ww2dbaseLindberg spoke at many of America First's rallies, and "[h]is approach was, in effect, more understanding of the Germans (without approving of what they did) and more skeptical of the Allies than the conventional view in the United States. Lindbergh saw a divided responsibility for the origins of the European war, rather than an assignment of the total blame to Hitler, Nazi Germany, and the Axis states." After December 7, 1941, America First disbanded. On December 8, a Geisel cartoon shows an ostrich (his symbol for American isolationism) being blown into the sky under the under the word "WAR," an I-told-you-so send off.

ww2dbaseGeisel's cartoons from Pearl Harbor until early 1943 are generally patriotic, urging readers to get behind the war effort but also to face the new realities of the day. Many of them dealt with America's own internal political and social wrangling on how to defeat the Axis and Geisel believed such problems only aided the enemy.

ww2dbaseOther cartoons highlighted domestic tensions of the time. In a cartoon dated February 13, 1942, Geisel shows a myriad of Japanese Americans, all drawn with stereotypical round eye glasses and buck teeth, lining up, from California to Washington state, to receive a brick of TNT from a Japanese "official." On top of a building is another man, looking glass to the eye, who is "waiting for the signal from home." The depiction is troubling, according University of Massachusetts History professor Richard H. Minear, who writes:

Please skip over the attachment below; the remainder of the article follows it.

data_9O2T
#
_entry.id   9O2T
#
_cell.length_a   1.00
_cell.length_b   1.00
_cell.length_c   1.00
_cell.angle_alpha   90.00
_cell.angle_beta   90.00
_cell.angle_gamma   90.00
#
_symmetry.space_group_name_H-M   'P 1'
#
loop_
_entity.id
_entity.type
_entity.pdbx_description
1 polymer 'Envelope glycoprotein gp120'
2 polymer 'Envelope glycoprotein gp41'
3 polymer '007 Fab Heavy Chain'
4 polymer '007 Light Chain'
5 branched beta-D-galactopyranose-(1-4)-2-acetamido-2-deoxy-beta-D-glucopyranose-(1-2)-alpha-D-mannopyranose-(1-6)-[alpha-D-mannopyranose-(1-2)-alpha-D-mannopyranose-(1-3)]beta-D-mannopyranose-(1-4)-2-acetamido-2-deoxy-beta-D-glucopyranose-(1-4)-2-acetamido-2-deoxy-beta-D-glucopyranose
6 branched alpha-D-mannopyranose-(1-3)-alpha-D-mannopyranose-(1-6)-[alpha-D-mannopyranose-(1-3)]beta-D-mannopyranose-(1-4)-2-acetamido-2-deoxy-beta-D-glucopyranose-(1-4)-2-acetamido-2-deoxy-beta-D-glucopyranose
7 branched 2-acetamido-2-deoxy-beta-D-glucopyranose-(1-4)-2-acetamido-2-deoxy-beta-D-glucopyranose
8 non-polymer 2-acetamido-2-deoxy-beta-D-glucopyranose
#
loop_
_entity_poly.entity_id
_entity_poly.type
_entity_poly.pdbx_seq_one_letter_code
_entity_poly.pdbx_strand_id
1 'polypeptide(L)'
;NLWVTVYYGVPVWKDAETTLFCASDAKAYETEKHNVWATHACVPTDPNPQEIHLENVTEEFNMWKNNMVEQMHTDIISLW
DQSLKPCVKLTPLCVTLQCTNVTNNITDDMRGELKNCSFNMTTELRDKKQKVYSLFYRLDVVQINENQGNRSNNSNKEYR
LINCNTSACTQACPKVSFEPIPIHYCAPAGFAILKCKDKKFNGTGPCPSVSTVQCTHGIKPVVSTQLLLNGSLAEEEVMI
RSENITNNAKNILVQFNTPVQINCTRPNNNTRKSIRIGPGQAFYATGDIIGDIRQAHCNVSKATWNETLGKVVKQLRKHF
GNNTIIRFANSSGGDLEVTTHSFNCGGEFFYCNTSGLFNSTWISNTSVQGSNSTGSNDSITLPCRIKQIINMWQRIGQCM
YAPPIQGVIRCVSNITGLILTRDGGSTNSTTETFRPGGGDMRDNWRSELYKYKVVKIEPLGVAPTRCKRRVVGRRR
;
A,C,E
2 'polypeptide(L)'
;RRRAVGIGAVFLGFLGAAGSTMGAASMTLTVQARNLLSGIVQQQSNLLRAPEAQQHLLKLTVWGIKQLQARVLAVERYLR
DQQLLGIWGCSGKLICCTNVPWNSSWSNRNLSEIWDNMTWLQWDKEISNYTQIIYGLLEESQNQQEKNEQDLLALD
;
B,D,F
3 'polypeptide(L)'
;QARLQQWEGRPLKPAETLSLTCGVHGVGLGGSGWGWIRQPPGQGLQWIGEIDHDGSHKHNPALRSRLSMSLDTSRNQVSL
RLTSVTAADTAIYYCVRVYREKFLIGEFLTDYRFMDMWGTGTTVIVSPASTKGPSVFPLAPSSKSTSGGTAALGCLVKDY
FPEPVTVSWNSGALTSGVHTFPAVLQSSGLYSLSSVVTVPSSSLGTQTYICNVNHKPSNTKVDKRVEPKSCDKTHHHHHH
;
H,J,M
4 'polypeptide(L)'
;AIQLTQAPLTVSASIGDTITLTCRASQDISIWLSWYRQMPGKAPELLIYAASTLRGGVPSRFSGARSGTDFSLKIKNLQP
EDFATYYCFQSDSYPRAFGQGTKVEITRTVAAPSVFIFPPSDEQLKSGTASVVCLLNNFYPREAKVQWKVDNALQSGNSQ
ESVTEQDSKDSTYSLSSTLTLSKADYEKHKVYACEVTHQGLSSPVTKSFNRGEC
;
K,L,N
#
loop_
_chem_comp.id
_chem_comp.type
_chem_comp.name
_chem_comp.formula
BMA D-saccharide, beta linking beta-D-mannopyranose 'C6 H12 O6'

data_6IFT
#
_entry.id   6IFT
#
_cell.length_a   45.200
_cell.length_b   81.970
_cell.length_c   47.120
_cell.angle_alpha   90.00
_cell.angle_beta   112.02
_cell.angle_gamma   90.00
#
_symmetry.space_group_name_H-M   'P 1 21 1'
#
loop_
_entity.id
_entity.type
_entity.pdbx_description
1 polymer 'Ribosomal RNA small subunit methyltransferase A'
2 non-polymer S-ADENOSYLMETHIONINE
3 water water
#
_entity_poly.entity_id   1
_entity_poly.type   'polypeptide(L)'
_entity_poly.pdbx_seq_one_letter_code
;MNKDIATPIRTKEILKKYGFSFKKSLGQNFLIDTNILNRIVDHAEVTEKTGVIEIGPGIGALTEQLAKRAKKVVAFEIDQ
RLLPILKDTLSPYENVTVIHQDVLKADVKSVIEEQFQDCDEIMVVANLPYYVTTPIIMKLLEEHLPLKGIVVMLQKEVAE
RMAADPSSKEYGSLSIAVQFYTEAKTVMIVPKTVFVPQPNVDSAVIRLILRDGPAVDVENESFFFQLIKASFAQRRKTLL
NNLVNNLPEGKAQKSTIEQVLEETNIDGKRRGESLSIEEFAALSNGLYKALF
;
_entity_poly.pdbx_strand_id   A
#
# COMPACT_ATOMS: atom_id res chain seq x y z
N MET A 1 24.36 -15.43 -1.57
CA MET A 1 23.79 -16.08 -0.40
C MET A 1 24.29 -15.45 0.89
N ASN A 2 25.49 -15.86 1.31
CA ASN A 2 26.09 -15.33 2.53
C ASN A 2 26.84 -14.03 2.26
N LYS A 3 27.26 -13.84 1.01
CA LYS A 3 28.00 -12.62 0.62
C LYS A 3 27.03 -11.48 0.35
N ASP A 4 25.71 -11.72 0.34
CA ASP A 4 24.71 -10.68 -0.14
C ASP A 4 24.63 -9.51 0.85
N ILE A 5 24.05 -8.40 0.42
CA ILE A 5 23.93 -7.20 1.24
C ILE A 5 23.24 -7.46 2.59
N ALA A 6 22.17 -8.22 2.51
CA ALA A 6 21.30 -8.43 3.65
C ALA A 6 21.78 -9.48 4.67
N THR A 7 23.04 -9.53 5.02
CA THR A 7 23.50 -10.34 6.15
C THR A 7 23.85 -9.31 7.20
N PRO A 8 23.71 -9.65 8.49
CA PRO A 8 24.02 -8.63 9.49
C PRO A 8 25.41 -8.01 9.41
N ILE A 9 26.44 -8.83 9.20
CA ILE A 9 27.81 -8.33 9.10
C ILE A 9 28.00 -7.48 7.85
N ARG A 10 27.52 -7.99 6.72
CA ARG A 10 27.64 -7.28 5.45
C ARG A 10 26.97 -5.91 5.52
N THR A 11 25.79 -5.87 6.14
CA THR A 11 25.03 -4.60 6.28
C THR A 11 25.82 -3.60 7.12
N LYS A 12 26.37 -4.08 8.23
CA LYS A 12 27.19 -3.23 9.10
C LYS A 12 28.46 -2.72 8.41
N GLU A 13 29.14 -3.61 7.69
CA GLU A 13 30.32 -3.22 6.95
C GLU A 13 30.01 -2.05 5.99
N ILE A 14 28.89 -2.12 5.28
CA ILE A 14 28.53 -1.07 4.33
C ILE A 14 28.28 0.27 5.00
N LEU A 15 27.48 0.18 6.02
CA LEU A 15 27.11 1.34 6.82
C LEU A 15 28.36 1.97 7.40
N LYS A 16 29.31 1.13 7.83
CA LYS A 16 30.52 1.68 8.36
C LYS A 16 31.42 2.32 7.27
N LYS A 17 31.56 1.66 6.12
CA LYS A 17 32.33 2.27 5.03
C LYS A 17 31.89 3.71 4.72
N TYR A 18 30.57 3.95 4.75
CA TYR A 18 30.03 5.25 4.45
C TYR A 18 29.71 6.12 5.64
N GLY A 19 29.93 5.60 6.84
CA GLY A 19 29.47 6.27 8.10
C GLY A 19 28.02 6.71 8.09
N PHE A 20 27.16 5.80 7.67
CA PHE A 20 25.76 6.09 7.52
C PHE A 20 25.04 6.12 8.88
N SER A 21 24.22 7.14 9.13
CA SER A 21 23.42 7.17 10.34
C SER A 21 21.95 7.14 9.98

"Perhaps it is no surprise that American cartoonists during the Pacific War painted Japan in overtly racist ways. However, it is a surprise that a person who denounces anti-black racism and anti-Semitism so eloquently can be oblivious of his own racist treatment of Japanese and Japanese Americans."

ww2dbaseA cartoon dated June 30, 1942 backs up Minear’s assertion, showing Uncle Sam telling a concert pianist (the war industry) to use both white and black keys (labor), the latter with cob webs in-between. More cartoons of the period decried other types of American racial prejudice, phony optimism, and overconfidence by those not fighting. It is a difficult to reconcile these conflicting images, as Minear asserts, especially if we tend to think of Dr. Seuss as a quirky artist and wordsmith only.